a little tea candy

Word Candy Wednesday

Book quote

“If we can’t be open, Maureen thought, if we can’t accept what we don’t know, there really is no hope.”

from The Unlikely Pilgrimage of Harold Fry by Rachel Joyce

Finished this book yesterday. Starting it over again today.

Sitting in Estes: Mountain chickadee

Last Lent I did a series called “Sitting,” just observing what was happening in my backyard. I sat earlier this month in Estes Park, Colorado. Here’s what I saw:

This bird took a little more work to photograph and to identify. We found it at Loch Vale. It would only come around us when we were standing. Since we had somehow climbed up the gorge (more on that tomorrow), I was tired enough to sit, even if it was cold.

Sitting in Estes: Steller’s jay

Last Lent I did a series called “Sitting,” just observing what was happening in my backyard. I sat earlier this month in Estes Park, Colorado. Here’s what I saw:

At Alberta Falls, a black squirrel stole a girl’s energy bar, and the Steller’s jay took off after the squirrel. It didn’t get the energy bar, but it did get some of my Craisins.

Sitting in Estes: Gray jay

Last Lent I did a series called “Sitting,” just observing what was happening in my backyard. I sat earlier this month in Estes Park, Colorado. Here’s what I saw:

I heard it before I saw it. Who knew that when you stop to sit after hiking in the snow, it’s cold! I ate standing up, shifting from foot to foot.

I scanned Lake Bierstadt for the sound, but it was right behind us. The bird (which I did not identify until later) was sitting on top of the pine tree, just like a partridge in a pear tree.

Sitting in Estes: Elk

Last Lent I did a series called “Sitting,” just observing what was happening in my backyard. I sat earlier this month in Estes Park, Colorado. Here’s what I saw:

To get the full effect of this elk sighting, you must picture me wearing exactly what I describe—do not add clothing where clothing is not mentioned: flannel robe, wool socks, hiking boots, parka, gloves.

I spotted an elk off the porch, so I walked below the cabin to investigate. Then I realized there were a clump of five of them. I tried to walk on the patches of grass because they were quieter than the ice-covered snow. Once I got my camera ready, I saw a bull elk off to the right. So there were six.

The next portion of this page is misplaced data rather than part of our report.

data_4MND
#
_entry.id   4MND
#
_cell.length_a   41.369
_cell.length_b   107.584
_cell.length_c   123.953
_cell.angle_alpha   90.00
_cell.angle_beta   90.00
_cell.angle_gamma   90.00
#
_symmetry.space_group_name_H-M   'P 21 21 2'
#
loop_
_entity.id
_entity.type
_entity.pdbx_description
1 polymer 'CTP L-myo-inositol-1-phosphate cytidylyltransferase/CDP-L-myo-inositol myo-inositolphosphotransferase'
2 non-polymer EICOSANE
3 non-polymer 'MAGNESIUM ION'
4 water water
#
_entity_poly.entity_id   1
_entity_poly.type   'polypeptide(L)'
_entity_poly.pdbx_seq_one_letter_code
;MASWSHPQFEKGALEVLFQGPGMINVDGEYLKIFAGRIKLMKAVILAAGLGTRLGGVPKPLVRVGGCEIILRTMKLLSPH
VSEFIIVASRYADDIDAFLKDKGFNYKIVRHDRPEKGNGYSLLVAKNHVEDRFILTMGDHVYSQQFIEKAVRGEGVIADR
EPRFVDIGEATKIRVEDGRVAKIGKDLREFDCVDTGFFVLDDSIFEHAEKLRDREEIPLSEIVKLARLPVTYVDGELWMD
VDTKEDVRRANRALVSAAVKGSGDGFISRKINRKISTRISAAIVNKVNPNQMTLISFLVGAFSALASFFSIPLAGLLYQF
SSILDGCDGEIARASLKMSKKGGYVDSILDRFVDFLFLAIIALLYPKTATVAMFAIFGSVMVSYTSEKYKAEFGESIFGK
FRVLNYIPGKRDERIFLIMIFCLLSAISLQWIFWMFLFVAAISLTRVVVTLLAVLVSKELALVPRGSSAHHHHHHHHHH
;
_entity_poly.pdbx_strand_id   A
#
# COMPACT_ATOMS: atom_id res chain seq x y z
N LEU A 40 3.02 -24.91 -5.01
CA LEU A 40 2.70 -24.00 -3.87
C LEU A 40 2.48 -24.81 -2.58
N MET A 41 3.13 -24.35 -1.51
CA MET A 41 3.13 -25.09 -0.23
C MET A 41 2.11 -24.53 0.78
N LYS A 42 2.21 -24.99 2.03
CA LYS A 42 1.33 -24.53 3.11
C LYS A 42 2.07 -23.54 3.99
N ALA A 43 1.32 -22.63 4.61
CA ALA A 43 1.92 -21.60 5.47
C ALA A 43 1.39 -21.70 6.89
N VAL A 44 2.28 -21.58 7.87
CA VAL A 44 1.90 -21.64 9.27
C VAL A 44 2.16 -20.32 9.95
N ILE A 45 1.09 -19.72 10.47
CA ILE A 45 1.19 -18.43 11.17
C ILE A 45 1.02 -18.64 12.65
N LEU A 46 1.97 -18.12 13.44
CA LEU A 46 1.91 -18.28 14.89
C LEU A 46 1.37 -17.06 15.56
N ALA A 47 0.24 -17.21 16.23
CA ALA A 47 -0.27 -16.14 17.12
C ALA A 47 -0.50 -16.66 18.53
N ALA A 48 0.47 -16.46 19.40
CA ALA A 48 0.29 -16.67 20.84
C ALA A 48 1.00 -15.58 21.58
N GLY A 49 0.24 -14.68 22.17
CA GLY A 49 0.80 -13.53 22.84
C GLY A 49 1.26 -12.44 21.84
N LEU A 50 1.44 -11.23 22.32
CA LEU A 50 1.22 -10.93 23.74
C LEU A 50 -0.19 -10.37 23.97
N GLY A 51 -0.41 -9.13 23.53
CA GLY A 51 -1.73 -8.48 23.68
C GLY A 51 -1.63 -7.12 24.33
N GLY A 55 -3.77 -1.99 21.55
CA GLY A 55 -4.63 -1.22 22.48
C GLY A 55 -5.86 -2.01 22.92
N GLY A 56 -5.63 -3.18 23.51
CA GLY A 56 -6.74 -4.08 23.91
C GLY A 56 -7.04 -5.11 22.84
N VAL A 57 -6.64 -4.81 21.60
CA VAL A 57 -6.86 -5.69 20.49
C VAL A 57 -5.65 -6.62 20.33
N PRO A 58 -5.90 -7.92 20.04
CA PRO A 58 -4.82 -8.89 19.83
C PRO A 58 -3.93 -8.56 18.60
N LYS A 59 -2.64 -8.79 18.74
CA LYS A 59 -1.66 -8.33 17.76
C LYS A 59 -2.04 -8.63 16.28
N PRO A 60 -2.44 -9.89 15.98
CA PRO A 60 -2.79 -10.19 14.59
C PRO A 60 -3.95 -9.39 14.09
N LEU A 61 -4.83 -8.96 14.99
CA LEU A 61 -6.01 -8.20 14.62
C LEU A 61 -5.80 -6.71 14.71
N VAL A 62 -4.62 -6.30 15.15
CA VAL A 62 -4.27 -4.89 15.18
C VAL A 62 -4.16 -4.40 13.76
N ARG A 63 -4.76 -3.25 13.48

I followed. More appeared. Seven. Eight. Wait, 11. Two bulls and nine does. Eleven elk a’grazing.

The sun was right in my eyes. If I knew how to do the Kelly effect and had a camera that could do that sort of thing, I’d have a great shot. But my best bet was to somehow get ahead of them without scaring them and shoot from behind.

They were relatively tame. Not shy, but cautious. The bulls eyed me at all times.

I moved to the road, which made me more silent. Finally, I could descend again into the grassy plain, with a ponderosa pine behind me to block the sun.

They grazed. Nuzzled. Nickered, like horses. One attempted to mount the other.

I kept watching. They decided I was probably not a threat, but two to three kept watch anyhow.

I got cold. Hungry. I climbed the hill, walking backward, keeping them in my sight. Then I turned away and headed back to the cabin. I paused at the door and turned around to see if the elk were still there, but the sun was blazing, obscuring them from my sight.

Sitting in Estes: Canada geese

Last Lent I did a series called “Sitting,” just observing what was happening in my backyard. I sat earlier this month in Estes Park, Colorado. Here’s what I saw:

These fellows were waddling around Lake Estes. They slipped on the ice, just like they were trying out skates for the first time. When we arrived, the weather was warm, so parts of the lake were unfrozen.

I love the trail around this lake, which reminds me a little of the trail around Lady Bird Lake in Austin. Lots of people and dogs. A few bikes.

Sitting in Estes: Black-billed magpie

Last Lent I did a series called “Sitting,” just observing what was happening in my backyard. I sat earlier this month in Estes Park, Colorado. Here’s what I saw:

I’m a sucker for birds, especially anything in the corvid family (crows, magpies, jays). I first discovered these birds when I was in Estes in August and wondered, “What are those black-and-white crows with the blue tails?” Well, they’re black-billed magpies.

Hint: If you need help identifying a bird, go to http://www.allaboutbirds.org, which is run by the Cornell Lab of Ornithology.

Someday, when I finish my crow story, I’m going to add in some of these guys.

My Roots

In the final Sitting post, my sweet aunt commented that I have good roots because I came from good roots. Well, I have evidence of the good roots I came from–specifically, my mom’s roots.

 

When Mom was starting chemo, she asked my father-in-law to make a meditation tape for her of her favorite scriptures. Here’s an excerpt from that email:

 

There are many scriptures that I love. You can pick and choose from this list, or record as many of them as you have the time and energy to record.

 

All of Ps. 23, 27, 30, 34, 91, 100, 103, 118, and 121.

 

Plus:

 

NT

 

Matt. 19:26

Mk. 10:51, 52

Jn. 9:1-3

Jn. 11:4

Acts 3:16

Rom. 8:17,37-39

Rom. 15:13

2Cor. 2:14,15

2Cor. 10:4,5

2Cor. 12:9,10

Eph. 3:14-20

Phil. 1:3-7,19

Phil. 4:4-7, 13, 19

Heb. 4:14-16

Heb. 11:1

James 5:13-16

 

OT

 

Gen. 50:20

Ex. 14:13,14

Ex. 23:20

Deut. 31:6

Deut. 33:27

Zeph. 3:17

Job. 23:10

2Sam. 22 (all)

2Chron. 20:15,17

Ps. 3:3-7

Ps. 33:18-22

Ps. 40:1-3

Ps. 46:1-3

Ps. 50:15

Ps. 51:6,7, 10-13, 15-17

Ps. 56:8-12

Isa. 30:15

Isa. 41:10.13

Isa. 43: 1-5, 19-21

Isa. 45:3,4

Isa. 46:3,4

Isa. 49:15,16

Isa. 54:17,18

Isa. 61:1-4

Jere. 17:14

Jere. 29:11-14

Jere. 32:27

Jere. 33:3,6

Hab. 3:17-19

 

Them’s 56 mighty fine roots, if I do say so myself!